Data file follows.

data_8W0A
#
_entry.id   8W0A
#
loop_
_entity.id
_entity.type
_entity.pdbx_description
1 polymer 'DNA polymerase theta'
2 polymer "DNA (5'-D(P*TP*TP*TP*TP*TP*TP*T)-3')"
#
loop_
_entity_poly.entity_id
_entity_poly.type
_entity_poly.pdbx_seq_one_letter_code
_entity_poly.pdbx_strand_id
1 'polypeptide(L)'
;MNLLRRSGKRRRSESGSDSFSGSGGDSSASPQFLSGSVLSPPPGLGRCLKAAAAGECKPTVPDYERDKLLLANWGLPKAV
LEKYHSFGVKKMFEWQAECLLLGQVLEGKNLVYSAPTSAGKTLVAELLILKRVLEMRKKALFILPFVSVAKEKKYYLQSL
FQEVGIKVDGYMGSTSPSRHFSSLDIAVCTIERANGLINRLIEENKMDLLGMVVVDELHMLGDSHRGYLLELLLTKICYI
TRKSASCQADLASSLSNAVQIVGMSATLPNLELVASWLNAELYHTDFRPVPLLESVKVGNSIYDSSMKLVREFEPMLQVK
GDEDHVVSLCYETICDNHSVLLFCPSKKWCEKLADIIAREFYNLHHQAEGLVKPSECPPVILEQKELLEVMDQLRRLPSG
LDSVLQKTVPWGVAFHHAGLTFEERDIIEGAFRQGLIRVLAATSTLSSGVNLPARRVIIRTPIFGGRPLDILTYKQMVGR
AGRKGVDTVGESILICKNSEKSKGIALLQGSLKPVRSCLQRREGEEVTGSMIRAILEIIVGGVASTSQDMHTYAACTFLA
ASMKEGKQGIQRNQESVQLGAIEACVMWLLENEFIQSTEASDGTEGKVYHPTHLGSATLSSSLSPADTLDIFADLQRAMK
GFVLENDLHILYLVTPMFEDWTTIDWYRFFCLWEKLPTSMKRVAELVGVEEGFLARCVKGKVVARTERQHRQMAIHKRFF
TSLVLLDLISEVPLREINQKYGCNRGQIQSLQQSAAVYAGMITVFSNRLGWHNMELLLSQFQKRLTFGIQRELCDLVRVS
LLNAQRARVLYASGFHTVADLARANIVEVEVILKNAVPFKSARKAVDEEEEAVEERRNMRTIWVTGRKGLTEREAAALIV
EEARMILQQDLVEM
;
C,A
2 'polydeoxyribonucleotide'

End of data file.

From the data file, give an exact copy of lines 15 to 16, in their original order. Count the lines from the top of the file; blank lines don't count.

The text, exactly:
_entity_poly.pdbx_seq_one_letter_code
_entity_poly.pdbx_strand_id